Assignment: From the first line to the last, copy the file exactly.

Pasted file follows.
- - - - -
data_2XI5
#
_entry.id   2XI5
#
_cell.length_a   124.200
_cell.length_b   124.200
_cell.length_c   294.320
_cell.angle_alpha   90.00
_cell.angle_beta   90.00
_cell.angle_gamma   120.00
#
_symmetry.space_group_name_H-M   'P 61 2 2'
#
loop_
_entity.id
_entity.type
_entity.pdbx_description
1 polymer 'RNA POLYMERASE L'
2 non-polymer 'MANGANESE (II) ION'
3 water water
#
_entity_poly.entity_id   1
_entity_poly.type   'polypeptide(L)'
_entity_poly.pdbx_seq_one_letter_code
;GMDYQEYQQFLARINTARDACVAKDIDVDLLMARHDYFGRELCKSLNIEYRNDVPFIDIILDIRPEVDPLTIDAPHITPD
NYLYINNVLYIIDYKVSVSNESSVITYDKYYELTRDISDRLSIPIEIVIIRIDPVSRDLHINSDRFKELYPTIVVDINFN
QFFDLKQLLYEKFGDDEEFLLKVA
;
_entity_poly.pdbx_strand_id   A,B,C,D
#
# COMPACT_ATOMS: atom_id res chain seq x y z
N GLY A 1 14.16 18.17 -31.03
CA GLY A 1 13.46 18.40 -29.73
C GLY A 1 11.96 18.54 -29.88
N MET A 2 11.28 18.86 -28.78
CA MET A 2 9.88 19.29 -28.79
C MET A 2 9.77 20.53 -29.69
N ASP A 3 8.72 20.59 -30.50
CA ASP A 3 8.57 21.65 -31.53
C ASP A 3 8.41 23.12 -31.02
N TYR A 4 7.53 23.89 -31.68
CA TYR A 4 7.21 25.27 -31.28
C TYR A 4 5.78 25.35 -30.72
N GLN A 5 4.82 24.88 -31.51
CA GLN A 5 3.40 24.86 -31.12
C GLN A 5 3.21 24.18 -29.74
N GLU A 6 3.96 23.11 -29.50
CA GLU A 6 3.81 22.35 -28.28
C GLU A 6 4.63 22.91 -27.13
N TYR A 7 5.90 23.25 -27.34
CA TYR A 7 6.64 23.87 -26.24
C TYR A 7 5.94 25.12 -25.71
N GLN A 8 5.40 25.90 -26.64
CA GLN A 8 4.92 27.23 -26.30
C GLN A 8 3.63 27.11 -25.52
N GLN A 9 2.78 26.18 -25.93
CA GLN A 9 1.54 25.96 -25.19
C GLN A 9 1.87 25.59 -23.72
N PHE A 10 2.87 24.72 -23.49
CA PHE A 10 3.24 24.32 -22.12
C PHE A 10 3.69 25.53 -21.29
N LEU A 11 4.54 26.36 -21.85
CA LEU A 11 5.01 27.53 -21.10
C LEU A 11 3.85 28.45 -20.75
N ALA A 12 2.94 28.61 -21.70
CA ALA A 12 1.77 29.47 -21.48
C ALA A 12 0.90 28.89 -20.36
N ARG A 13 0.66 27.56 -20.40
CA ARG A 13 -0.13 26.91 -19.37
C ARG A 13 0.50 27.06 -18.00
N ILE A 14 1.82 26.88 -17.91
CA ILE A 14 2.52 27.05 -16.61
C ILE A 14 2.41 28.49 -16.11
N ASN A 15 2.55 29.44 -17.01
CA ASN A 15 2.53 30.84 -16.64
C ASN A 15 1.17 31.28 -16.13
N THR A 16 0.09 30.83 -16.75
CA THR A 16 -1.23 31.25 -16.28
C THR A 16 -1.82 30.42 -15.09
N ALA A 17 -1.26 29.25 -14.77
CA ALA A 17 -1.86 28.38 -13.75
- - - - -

data_2XI5
#
_entry.id   2XI5
#
_cell.length_a   124.200
_cell.length_b   124.200
_cell.length_c   294.320
_cell.angle_alpha   90.00
_cell.angle_beta   90.00
_cell.angle_gamma   120.00
#
_symmetry.space_group_name_H-M   'P 61 2 2'
#
loop_
_entity.id
_entity.type
_entity.pdbx_description
1 polymer 'RNA POLYMERASE L'
2 non-polymer 'MANGANESE (II) ION'
3 water water
#
_entity_poly.entity_id   1
_entity_poly.type   'polypeptide(L)'
_entity_poly.pdbx_seq_one_letter_code
;GMDYQEYQQFLARINTARDACVAKDIDVDLLMARHDYFGRELCKSLNIEYRNDVPFIDIILDIRPEVDPLTIDAPHITPD
NYLYINNVLYIIDYKVSVSNESSVITYDKYYELTRDISDRLSIPIEIVIIRIDPVSRDLHINSDRFKELYPTIVVDINFN
QFFDLKQLLYEKFGDDEEFLLKVA
;
_entity_poly.pdbx_strand_id   A,B,C,D
#
# COMPACT_ATOMS: atom_id res chain seq x y z
N GLY A 1 14.16 18.17 -31.03
CA GLY A 1 13.46 18.40 -29.73
C GLY A 1 11.96 18.54 -29.88
N MET A 2 11.28 18.86 -28.78
CA MET A 2 9.88 19.29 -28.79
C MET A 2 9.77 20.53 -29.69
N ASP A 3 8.72 20.59 -30.50
CA ASP A 3 8.57 21.65 -31.53
C ASP A 3 8.41 23.12 -31.02
N TYR A 4 7.53 23.89 -31.68
CA TYR A 4 7.21 25.27 -31.28
C TYR A 4 5.78 25.35 -30.72
N GLN A 5 4.82 24.88 -31.51
CA GLN A 5 3.40 24.86 -31.12
C GLN A 5 3.21 24.18 -29.74
N GLU A 6 3.96 23.11 -29.50
CA GLU A 6 3.81 22.35 -28.28
C GLU A 6 4.63 22.91 -27.13
N TYR A 7 5.90 23.25 -27.34
CA TYR A 7 6.64 23.87 -26.24
C TYR A 7 5.94 25.12 -25.71
N GLN A 8 5.40 25.90 -26.64
CA GLN A 8 4.92 27.23 -26.30
C GLN A 8 3.63 27.11 -25.52
N GLN A 9 2.78 26.18 -25.93
CA GLN A 9 1.54 25.96 -25.19
C GLN A 9 1.87 25.59 -23.72
N PHE A 10 2.87 24.72 -23.49
CA PHE A 10 3.24 24.32 -22.12
C PHE A 10 3.69 25.53 -21.29
N LEU A 11 4.54 26.36 -21.85
CA LEU A 11 5.01 27.53 -21.10
C LEU A 11 3.85 28.45 -20.75
N ALA A 12 2.94 28.61 -21.70
CA ALA A 12 1.77 29.47 -21.48
C ALA A 12 0.90 28.89 -20.36
N ARG A 13 0.66 27.56 -20.40
CA ARG A 13 -0.13 26.91 -19.37
C ARG A 13 0.50 27.06 -18.00
N ILE A 14 1.82 26.88 -17.91
CA ILE A 14 2.52 27.05 -16.61
C ILE A 14 2.41 28.49 -16.11
N ASN A 15 2.55 29.44 -17.01
CA ASN A 15 2.53 30.84 -16.64
C ASN A 15 1.17 31.28 -16.13
N THR A 16 0.09 30.83 -16.75
CA THR A 16 -1.23 31.25 -16.28
C THR A 16 -1.82 30.42 -15.09
N ALA A 17 -1.26 29.25 -14.77
CA ALA A 17 -1.86 28.38 -13.75